This form of street signage can be found on other corners where the concrete sidewalks date from the same few years. A few of them are: Cedar and Elm streets, Sycamore and Cedar streets (there's also a contractor stamp at that corner dated 1910), Green and Cross streets, Leonard and Dakota streets, Berkeley Way and Branciforte Avenue, several on Lighthouse Avenue. There used to be more but only these few remain. By now, most street corner curbs have been replaced by more pedestrian-friendly and accessible ramps. On Washington Street, the opposite approach was used—the street paving was raised to match the level of the curbs at the street corners.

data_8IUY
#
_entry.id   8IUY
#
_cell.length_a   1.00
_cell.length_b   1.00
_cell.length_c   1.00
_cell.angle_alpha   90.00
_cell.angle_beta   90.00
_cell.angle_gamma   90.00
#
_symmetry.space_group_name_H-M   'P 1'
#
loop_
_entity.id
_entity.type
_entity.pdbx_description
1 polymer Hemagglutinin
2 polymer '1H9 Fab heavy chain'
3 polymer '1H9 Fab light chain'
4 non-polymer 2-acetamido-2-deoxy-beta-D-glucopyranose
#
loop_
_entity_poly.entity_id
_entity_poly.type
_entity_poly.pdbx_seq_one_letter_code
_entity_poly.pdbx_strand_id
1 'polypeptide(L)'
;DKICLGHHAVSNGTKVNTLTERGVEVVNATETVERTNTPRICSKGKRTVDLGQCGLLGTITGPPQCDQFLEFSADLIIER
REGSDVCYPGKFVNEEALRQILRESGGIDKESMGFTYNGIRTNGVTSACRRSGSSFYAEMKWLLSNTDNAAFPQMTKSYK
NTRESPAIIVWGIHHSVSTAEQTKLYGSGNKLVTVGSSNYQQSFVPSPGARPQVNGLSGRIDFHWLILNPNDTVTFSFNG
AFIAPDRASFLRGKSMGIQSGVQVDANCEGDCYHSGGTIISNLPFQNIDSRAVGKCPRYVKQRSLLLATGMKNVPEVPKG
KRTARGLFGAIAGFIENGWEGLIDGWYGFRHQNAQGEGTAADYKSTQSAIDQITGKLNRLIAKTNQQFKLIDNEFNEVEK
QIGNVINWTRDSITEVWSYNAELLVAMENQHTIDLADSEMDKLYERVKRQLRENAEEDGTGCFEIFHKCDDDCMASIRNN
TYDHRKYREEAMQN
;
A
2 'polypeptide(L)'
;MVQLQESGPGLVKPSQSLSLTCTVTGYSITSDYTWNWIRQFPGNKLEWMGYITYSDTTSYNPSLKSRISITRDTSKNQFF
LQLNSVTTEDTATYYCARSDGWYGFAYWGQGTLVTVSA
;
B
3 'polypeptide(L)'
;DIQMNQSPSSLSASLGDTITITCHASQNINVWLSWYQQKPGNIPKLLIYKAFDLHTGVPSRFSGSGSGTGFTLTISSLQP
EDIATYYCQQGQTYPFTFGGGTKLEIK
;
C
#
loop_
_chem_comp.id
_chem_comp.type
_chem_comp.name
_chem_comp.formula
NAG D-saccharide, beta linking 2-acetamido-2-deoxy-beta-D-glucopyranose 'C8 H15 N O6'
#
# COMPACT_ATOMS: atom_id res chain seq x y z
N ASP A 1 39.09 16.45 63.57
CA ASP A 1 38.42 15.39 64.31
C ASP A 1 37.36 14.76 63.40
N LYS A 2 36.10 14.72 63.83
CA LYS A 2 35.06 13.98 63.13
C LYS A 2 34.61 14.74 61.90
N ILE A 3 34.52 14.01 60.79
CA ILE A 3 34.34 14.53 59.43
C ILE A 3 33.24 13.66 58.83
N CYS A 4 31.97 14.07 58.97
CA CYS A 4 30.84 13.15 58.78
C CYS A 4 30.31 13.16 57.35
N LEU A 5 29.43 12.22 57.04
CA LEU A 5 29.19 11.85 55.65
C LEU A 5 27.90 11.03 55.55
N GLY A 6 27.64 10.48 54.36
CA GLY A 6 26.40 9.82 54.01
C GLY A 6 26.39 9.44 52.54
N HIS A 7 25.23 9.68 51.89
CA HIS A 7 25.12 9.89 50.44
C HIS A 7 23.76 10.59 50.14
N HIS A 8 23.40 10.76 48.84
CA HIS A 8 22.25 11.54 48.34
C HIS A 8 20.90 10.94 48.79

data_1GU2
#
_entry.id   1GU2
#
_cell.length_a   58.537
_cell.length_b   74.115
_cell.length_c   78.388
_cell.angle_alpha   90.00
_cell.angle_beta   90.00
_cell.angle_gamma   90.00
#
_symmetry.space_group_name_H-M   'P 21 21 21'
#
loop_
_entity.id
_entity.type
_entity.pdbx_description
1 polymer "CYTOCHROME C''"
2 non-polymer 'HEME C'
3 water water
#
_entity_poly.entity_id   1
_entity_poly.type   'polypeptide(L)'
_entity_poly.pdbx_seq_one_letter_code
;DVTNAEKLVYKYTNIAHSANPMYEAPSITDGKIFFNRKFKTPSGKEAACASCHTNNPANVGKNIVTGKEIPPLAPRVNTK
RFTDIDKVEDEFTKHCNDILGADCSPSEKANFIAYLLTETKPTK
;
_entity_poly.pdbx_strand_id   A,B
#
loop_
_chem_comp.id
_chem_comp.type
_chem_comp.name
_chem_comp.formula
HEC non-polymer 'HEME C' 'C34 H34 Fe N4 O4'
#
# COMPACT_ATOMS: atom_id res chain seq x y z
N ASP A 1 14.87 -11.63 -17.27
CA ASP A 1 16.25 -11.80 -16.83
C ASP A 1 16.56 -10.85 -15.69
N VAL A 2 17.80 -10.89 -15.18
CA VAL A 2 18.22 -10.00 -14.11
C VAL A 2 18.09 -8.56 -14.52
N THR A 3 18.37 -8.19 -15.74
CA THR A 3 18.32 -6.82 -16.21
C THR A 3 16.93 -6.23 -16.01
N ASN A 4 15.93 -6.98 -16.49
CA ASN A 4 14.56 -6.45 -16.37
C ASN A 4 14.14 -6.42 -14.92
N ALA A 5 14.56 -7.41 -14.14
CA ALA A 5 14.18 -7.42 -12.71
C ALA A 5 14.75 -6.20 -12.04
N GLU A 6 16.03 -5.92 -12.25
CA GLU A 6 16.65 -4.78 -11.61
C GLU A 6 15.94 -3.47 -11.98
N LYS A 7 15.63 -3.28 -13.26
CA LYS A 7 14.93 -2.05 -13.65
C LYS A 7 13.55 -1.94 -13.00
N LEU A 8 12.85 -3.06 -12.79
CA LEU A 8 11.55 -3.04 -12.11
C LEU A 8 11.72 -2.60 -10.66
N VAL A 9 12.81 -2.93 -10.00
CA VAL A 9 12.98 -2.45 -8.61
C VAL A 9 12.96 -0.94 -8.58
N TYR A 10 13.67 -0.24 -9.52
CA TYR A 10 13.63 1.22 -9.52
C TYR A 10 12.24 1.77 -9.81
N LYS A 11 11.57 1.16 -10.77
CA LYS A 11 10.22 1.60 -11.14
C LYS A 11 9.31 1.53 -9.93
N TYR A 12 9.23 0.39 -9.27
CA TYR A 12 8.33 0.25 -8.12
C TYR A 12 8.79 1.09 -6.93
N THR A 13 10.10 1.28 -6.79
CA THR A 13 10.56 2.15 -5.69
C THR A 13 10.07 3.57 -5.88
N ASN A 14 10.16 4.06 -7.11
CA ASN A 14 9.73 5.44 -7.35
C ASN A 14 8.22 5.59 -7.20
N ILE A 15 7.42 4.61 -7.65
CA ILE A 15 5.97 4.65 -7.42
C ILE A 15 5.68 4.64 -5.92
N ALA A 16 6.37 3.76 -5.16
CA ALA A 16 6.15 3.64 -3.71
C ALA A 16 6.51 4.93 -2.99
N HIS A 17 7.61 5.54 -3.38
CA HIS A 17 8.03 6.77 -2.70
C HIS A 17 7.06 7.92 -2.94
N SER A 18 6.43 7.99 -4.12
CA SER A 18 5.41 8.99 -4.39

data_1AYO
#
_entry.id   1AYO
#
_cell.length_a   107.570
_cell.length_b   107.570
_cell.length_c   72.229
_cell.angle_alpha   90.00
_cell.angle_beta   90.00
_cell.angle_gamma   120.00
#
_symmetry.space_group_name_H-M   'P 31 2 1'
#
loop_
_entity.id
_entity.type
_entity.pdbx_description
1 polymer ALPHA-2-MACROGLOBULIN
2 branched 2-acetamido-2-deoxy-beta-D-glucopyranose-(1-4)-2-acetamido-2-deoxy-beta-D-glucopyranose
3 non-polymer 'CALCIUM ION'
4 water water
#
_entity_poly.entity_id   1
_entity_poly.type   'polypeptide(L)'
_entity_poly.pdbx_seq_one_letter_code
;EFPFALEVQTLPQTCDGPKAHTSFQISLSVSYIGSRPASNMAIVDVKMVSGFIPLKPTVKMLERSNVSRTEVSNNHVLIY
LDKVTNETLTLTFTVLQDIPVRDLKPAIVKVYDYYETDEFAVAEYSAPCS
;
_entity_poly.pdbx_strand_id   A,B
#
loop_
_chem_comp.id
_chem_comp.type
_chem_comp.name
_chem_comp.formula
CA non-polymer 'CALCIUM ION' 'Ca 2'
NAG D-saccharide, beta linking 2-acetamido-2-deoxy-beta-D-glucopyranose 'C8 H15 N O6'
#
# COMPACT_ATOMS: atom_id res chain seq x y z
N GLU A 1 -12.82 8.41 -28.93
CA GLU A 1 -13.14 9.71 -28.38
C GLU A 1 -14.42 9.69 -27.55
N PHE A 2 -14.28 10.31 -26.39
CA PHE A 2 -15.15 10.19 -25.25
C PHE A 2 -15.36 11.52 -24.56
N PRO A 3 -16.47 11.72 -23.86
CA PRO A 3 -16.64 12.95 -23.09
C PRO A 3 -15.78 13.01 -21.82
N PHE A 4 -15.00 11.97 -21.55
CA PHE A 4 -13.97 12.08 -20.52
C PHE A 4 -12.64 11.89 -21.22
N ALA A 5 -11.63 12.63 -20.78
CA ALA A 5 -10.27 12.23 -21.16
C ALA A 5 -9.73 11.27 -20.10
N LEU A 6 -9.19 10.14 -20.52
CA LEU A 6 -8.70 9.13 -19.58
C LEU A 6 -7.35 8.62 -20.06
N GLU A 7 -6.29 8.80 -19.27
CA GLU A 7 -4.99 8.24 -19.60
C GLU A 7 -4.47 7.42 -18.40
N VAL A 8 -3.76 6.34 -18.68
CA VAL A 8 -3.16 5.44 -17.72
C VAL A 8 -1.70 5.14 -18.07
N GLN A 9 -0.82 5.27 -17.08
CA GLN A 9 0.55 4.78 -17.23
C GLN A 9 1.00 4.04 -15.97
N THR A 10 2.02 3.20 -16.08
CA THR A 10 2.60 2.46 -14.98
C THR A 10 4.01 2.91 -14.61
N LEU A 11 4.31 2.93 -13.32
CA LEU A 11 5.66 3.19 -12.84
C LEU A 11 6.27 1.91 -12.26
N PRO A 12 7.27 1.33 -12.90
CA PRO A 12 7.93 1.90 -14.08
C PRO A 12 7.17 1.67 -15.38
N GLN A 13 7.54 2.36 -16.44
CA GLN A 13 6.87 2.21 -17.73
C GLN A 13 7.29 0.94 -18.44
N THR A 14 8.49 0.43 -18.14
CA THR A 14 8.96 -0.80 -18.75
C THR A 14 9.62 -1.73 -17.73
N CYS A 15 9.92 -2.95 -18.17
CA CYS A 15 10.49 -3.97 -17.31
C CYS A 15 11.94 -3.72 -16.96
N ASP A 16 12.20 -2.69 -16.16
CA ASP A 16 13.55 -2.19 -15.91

Before concrete

Finding these old sidewalks led to curiosity about the history of street and sidewalk paving in Santa Cruz. Prior to the explosive growth of California following the gold rush and statehood, Santa Cruz streets were graded dirt at best (turning, of course, to rutted mud in the rainy season). Continuous sidewalks were pretty much nonexistent. Commercial and residential buildings of those days usually included a covered wooden porch out front, providing a place to get out of the rain and knock some of the mud off before entering. With the development of the downtown business district in the second half of the 1800s, the buildings and porches ran together, forming more-or-less continuous wood plank walkways (like in all the western movies) well before the first street paving. Some of the more upscale residential streets, with houses set back from the roadway, also featured plank sidewalks.

Hihn mansion.jpg